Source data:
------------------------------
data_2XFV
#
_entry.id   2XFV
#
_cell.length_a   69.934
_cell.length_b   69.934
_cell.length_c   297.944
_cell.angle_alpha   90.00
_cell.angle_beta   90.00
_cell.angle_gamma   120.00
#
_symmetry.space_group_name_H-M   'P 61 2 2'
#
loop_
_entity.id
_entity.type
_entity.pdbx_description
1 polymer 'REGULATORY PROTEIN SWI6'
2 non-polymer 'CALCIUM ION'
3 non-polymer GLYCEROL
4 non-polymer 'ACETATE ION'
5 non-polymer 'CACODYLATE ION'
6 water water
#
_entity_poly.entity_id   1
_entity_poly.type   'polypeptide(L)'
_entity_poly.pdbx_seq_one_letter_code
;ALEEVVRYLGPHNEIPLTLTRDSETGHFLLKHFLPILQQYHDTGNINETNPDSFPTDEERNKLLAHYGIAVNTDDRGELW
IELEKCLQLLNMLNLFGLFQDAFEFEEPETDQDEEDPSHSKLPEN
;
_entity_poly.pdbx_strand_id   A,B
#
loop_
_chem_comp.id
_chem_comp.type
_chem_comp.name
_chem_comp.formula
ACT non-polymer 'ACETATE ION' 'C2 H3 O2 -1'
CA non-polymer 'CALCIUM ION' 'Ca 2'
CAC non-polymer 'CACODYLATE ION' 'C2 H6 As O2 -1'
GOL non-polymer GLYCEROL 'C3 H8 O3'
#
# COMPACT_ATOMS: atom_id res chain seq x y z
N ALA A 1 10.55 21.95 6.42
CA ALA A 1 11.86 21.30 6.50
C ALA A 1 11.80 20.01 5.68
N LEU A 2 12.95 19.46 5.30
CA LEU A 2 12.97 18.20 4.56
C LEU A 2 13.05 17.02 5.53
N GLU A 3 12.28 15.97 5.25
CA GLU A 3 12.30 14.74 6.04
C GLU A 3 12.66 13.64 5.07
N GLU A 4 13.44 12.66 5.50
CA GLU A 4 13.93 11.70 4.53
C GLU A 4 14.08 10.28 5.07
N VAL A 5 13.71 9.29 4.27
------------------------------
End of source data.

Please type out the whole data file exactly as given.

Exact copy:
data_2XFV
#
_entry.id   2XFV
#
_cell.length_a   69.934
_cell.length_b   69.934
_cell.length_c   297.944
_cell.angle_alpha   90.00
_cell.angle_beta   90.00
_cell.angle_gamma   120.00
#
_symmetry.space_group_name_H-M   'P 61 2 2'
#
loop_
_entity.id
_entity.type
_entity.pdbx_description
1 polymer 'REGULATORY PROTEIN SWI6'
2 non-polymer 'CALCIUM ION'
3 non-polymer GLYCEROL
4 non-polymer 'ACETATE ION'
5 non-polymer 'CACODYLATE ION'
6 water water
#
_entity_poly.entity_id   1
_entity_poly.type   'polypeptide(L)'
_entity_poly.pdbx_seq_one_letter_code
;ALEEVVRYLGPHNEIPLTLTRDSETGHFLLKHFLPILQQYHDTGNINETNPDSFPTDEERNKLLAHYGIAVNTDDRGELW
IELEKCLQLLNMLNLFGLFQDAFEFEEPETDQDEEDPSHSKLPEN
;
_entity_poly.pdbx_strand_id   A,B
#
loop_
_chem_comp.id
_chem_comp.type
_chem_comp.name
_chem_comp.formula
ACT non-polymer 'ACETATE ION' 'C2 H3 O2 -1'
CA non-polymer 'CALCIUM ION' 'Ca 2'
CAC non-polymer 'CACODYLATE ION' 'C2 H6 As O2 -1'
GOL non-polymer GLYCEROL 'C3 H8 O3'
#
# COMPACT_ATOMS: atom_id res chain seq x y z
N ALA A 1 10.55 21.95 6.42
CA ALA A 1 11.86 21.30 6.50
C ALA A 1 11.80 20.01 5.68
N LEU A 2 12.95 19.46 5.30
CA LEU A 2 12.97 18.20 4.56
C LEU A 2 13.05 17.02 5.53
N GLU A 3 12.28 15.97 5.25
CA GLU A 3 12.30 14.74 6.04
C GLU A 3 12.66 13.64 5.07
N GLU A 4 13.44 12.66 5.50
CA GLU A 4 13.93 11.70 4.53
C GLU A 4 14.08 10.28 5.07
N VAL A 5 13.71 9.29 4.27